American Hippo by Sarah Gailey (River of Teeth, #0.5, #1, #2, )

In 2017 Sarah Gailey made their debut with River of Teeth and Taste of Marrow, two action-packed novellas that introduced readers to an alternate America in which hippos rule the colossal swamp that was once the Mississippi River. Now readers have the chance to own both novellas in American Hippo, a single, beautiful volume.

Years ago, in an America that never was, the United States government introduced herds of hippos to the marshlands of Louisiana to be bred and slaughtered as an alternative meat source. This plan failed to take into account some key facts about hippos: they are savage, they are fast, and their jaws can snap a man in two.

By the 1890s, the vast bayou that was once America's greatest waterway belongs to feral hippos, and Winslow Houndstooth has been contracted to take it back. To do so, he will gather a crew of the damnedest cons, outlaws, and assassins to ever ride a hippo. American Hippo is the story of their fortunes, their failures, and his revenge.

TITLE: American Hippo
AUTHOR: Sarah Gailey
PUBLISHER: Tor
YEAR: 2018
LENGTH: 301 pages
AGE: Adult
GENRE: Alternate History, Fantasy
RECOMMENDED: Highly

Queer Rep Summary: Bi/Pan Main Character(s), Genderqueer/Nonbinary Main Character(s).

Previously I read River of Teeth by itself, this book includes River of Teeth, Taste of Marrow, and some new stories (Worth Her Weight in Gold, Nine and A Half). This review is for the entire volume of novellas and short stories.

American Hippo is a fun and bloody duology of heists and rescues while riding hippos in an alternate version of the 19th century USA. I love the full story as collected in this book. Anyone who has already read River of Teeth could read the short stories at any point since they’re prequels, but they would lack context without having read the first novella so they’re well-placed at the end of the book. The two novellas really are two halves of a whole and I’d recommend this to anyone interested in “what if the USA actually went through with that hippo-ranching plan but did it a few decades earlier” and who loves a deadly heist story.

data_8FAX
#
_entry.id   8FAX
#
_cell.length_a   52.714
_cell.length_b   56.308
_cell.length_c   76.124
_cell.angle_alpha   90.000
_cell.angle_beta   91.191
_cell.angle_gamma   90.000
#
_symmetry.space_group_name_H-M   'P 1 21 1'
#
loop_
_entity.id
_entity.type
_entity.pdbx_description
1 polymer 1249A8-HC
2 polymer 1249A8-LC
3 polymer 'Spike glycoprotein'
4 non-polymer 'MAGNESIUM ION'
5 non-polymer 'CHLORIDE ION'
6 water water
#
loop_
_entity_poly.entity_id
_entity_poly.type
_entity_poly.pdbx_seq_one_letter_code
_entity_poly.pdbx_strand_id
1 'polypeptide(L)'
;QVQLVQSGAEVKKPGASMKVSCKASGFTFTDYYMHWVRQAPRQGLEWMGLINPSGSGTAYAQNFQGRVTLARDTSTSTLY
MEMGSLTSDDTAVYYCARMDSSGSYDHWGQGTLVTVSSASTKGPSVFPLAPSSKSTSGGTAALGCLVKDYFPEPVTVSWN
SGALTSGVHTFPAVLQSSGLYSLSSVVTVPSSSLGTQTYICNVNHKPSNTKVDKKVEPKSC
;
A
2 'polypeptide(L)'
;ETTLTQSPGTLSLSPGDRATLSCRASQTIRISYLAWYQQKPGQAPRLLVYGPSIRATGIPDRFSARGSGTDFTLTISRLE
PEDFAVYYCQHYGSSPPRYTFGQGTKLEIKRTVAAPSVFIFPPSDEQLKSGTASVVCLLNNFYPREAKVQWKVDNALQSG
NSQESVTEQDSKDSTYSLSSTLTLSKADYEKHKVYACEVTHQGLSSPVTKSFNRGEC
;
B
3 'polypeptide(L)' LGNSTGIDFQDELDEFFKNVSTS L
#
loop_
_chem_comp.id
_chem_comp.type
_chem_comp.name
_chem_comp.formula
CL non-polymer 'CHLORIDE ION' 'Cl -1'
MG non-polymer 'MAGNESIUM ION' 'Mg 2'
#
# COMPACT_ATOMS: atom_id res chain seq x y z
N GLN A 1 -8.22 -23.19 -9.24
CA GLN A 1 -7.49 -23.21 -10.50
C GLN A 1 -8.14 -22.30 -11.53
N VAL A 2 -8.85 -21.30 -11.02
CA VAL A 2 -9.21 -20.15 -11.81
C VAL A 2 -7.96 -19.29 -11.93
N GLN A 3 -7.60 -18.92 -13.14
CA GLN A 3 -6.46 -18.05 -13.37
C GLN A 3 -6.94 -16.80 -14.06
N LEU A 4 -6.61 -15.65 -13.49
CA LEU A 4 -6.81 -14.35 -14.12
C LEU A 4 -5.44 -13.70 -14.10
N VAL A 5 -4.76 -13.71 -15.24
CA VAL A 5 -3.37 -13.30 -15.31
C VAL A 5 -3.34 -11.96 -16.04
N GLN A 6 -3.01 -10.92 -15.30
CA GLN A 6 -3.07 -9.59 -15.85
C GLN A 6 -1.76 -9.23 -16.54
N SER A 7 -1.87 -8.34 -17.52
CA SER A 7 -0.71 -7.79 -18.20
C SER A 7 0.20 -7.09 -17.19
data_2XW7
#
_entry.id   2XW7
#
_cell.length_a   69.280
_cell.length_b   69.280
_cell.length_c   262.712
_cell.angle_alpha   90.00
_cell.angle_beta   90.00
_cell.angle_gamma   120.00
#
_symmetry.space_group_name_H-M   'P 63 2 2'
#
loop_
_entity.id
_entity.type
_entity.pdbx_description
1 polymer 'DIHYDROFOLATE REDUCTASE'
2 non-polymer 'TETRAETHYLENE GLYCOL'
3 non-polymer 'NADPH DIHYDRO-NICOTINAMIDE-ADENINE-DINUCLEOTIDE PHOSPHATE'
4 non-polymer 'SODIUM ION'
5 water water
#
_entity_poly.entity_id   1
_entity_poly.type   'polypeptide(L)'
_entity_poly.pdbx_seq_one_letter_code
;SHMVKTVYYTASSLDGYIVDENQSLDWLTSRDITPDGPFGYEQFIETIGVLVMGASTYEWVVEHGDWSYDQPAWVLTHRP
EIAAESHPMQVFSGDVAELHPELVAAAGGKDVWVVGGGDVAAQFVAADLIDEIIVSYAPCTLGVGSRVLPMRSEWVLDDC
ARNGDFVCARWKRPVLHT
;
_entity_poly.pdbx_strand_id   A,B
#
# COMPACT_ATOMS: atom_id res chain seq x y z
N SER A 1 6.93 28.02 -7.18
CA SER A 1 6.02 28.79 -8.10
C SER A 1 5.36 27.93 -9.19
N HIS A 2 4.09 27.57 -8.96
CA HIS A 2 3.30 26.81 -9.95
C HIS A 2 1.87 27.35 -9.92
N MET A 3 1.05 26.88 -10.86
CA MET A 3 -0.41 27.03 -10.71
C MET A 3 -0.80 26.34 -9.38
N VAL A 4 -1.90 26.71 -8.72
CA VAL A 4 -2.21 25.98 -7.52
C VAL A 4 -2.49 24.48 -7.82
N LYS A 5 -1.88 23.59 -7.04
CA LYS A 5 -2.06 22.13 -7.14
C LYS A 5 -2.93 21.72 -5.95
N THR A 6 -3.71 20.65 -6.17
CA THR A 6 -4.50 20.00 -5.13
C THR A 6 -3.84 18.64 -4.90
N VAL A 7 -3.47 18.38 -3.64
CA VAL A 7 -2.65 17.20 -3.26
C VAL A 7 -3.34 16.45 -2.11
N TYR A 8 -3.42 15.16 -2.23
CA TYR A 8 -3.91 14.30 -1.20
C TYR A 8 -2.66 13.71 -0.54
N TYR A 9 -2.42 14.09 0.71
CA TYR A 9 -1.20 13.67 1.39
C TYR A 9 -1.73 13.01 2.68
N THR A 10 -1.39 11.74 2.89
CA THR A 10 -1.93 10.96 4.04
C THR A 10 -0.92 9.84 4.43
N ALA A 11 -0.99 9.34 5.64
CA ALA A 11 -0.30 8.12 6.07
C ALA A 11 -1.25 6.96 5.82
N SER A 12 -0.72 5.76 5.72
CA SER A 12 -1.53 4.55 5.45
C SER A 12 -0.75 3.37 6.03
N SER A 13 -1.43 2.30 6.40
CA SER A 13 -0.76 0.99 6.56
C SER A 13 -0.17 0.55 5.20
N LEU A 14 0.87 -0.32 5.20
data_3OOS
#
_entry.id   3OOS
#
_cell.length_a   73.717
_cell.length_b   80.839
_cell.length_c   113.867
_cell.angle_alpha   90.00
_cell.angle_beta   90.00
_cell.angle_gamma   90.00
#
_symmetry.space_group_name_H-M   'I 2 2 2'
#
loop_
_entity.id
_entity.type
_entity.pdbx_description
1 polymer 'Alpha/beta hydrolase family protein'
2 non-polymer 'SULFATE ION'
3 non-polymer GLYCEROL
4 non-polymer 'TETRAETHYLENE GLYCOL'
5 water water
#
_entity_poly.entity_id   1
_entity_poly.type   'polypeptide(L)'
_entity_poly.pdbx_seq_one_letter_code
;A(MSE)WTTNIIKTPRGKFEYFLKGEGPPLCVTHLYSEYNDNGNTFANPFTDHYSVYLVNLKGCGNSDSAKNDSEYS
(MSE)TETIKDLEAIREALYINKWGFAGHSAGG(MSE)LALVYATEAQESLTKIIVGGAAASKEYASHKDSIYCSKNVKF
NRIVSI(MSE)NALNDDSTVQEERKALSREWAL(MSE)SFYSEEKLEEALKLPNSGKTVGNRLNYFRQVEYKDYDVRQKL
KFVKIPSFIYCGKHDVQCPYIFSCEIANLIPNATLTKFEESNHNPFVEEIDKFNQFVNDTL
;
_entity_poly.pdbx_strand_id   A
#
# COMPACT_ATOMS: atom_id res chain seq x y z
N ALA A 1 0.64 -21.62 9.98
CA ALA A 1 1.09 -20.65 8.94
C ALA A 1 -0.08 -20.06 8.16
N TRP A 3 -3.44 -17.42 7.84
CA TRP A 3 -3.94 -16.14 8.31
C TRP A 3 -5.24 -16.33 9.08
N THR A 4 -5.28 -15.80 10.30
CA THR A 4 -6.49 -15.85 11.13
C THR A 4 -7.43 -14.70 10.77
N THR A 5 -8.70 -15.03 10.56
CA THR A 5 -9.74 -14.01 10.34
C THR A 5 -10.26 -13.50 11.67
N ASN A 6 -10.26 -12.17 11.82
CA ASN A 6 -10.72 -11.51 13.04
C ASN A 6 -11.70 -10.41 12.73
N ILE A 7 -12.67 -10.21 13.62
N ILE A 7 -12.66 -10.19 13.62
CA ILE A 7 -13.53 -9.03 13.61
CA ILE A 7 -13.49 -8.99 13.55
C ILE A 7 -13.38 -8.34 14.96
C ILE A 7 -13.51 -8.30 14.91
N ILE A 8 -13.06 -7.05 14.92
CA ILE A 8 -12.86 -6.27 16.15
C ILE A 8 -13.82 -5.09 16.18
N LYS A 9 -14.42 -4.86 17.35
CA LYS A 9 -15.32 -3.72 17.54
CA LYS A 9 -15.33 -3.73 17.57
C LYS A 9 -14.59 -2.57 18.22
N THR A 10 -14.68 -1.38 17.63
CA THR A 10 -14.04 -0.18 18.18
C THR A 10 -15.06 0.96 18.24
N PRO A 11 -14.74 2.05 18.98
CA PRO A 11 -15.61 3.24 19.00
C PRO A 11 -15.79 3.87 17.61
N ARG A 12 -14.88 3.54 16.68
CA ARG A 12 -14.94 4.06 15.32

River of Teeth is a heist steeped in danger and death. It’s a very fun story to read, but it establishes very early on that it’s set in a dangerous place and the characters are embarking on doing a dangerous thing (or several). It makes the stakes feel very real early on. I love the MCs, they don’t totally get along but they’re pulled together by money, grief, revenge, and other personal goals in the way that a great group heist thrives on. I like the ending but I’m glad there’s more with these characters because I want to read about them doing more things! I love Hero and Houndstooth, they’re well-developed as separate characters and their relationship feels so genuine and fun to read. The sparse descriptions keep it from slowing down the main plot while still establishing and reinforcing this budding romance in the middle of the heist/revenge plans. - CW for racism (minor), transphobia (minor), blood, gore, violence, animal death, child death, major character death, death. River of Teeth: Bookshop Affiliate Buy Link

Taste of Marrow gracefully handles the transformation of a betrayer from the first book into a protagonist in the second. The way Hero and Houndstooth’s relationship was handled in River of Teeth meant that the dynamic in ToM is completely believable despite their relatively brief acquaintance before this point. If RoT is characterized by grief and revenge, ToM adds sorrow and rage to the mix, as the heist which pulled them together is over and they’re dealing with the aftermath. While the characters are in suspense, I’m grateful that as a reader I wasn’t in the dark about whether or not certain characters were alive. That meant a lot of the suspense and anguish was over whether they’d find out the answers, and what they’d do about it, not what the answers were. Please don’t mistake this for a lack of tension or uncertainty, there’s plenty of that, with long stretches where I was on the edge of my seat, but there’s particular feeling of being lied to as a reader, and this story avoids that. The scenes between Hero and Adelia, especially when Hero finally talks about why they retired... goddamn I love that scene. This is a quieter story than the first one (at least until the finale), and as much as I loved the heists from before, I love the quiet moments between characters who might not like each other personally but are committed to being their own kind of decent. - CW for intrusive thoughts, illness, blood, violence, kidnapping, animal death, torture, death. Taste of Marrow: Bookshop Affiliate Buy Link

Worth Her Weight in Gold is a brief and fun bit of backstory for a detail anyone who’s read River of Teeth will already know about Ruby. - CW for death (not depicted).

Nine and A Half is full of quips and brandished guns, recounting the nine times Archie has saved Houndstooth’s life while living through time number nine-and-a-half. - CW for guns.

American Hippo: Bookshop Affiliate Buy Link

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A person in a dark suit and black knee-high boots with a wide-brimmed hat leans casually against the side of a large hippo with a saddle and saddlebags.


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